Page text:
According to the work we've done, if the road accident trend before 1993, when `Speed Kills' and cameras became the... the major tool of road enforcement... if that pre-1993 trend had continued to date, we'd have around 5,500 fewer people dead.

As above, this is not true; and there's precious little evidence that the ABD's error was an honest mistake. (And, as ever, the BBC -- typically innumerate -- let it pass without comment, as did other interviewees. I emailed World at One, concluding,

Although most of the statistics used in the speed cameras debate are pretty suspect, the ABD's stuff is the worst of the lot. I was saddened that the program repeated their claim without any dissenting voice pointing out that it was rubbish.

-- no response, naturally.)

(Update: I've corrected a typo in the above table. The third column is the p-value of the test, not the critical value. This doesn't change the conclusions. None of the results show a significant change in distributions.)

Over at `Safe Speed', things aren't much better. Particularly hilarious is this collection of graphs of casualty statistics; as ever, these people would do well to read Tufte. But the graphic design isn't the main problem. Consider the graph of annual change in the number of deaths (referred to, charmingly, as `fatals' -- say what you mean, people!) per billion vehicle kilometers. Now, generally, differencing a series like the casualty data is going to give very noisy results, since the random fluctuations are large by comparison with any background trend. So the `Safe Speed' people have decided to plot a moving average of the data too. Well, sort of:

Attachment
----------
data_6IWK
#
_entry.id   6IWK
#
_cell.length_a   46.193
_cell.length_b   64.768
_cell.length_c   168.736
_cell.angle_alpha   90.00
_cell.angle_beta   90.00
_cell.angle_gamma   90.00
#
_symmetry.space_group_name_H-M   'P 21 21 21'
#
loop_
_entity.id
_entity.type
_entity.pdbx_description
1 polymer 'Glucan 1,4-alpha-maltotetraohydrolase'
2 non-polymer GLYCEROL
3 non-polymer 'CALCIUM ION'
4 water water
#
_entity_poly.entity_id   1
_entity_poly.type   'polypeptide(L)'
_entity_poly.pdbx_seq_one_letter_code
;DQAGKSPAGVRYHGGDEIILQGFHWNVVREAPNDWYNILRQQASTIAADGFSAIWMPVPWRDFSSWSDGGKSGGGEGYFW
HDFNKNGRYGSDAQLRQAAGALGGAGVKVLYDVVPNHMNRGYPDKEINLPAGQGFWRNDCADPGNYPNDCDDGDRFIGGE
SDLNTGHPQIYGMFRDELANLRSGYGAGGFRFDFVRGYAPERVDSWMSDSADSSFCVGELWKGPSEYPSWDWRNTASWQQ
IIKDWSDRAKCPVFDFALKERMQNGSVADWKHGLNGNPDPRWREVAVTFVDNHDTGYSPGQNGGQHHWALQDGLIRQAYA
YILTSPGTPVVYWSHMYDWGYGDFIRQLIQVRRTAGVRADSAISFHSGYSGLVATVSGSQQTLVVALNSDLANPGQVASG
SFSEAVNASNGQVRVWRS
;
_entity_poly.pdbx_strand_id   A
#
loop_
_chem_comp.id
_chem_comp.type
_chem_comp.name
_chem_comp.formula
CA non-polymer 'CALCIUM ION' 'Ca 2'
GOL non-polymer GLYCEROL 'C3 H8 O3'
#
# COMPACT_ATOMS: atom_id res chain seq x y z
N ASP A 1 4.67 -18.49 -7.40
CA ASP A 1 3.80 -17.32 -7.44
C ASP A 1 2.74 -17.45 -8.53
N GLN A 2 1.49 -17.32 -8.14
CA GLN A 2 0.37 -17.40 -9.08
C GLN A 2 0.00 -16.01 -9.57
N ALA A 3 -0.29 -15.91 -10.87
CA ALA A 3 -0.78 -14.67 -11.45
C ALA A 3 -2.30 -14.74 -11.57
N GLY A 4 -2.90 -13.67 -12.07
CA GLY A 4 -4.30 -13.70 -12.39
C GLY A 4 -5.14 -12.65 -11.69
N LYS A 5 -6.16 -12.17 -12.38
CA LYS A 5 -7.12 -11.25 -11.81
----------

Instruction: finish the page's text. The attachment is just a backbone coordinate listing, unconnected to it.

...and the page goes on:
Moving average

Note -- blue box to right of plot -- how these people have, unaccountably, managed to average three quantities and get a result which is larger than any of those quantities. How remarkable that this -- frankly, bizarre -- error should yield the result they are trying to prove -- namely, that road casualties are rising or soon will start to rise. (It would be politic to engage `surprise mode' in response to this stunning coincidence.) Oddly enough they've manage to make the very same error in about half of their `annual change' plots -- always in their favour....

(Update: Paul Smith of `Safe Speed' now appears to be claiming that the black curve is not in fact a moving average, but simply a made-up polynomial that is put on the graph to create the impression that there is a stationary long-term trend in accidents per vehicle kilometer. He gives no justification for the form of the curve; the point is just to make things look Really Bad. Again, to do this properly, the analyst should be using some procedure to filter the data in a window; like a correctly-applied moving average, such a procedure would not yield trend values outside the range of the real data values. A pretty poor effort either way.)

So, basically, where the arguments used by the anti-speed-camera people touch on actual data, they're crap and/or dishonest. The anti-speed-camera campaigners are liars, and innumerate too. They don't understand how to write emails, won't accept criticism, and they spend too much time in the company of Microsoft `Word'. What's not to dislike?


Copyright (c) 2004 Chris Lightfoot; available under a Creative Commons License.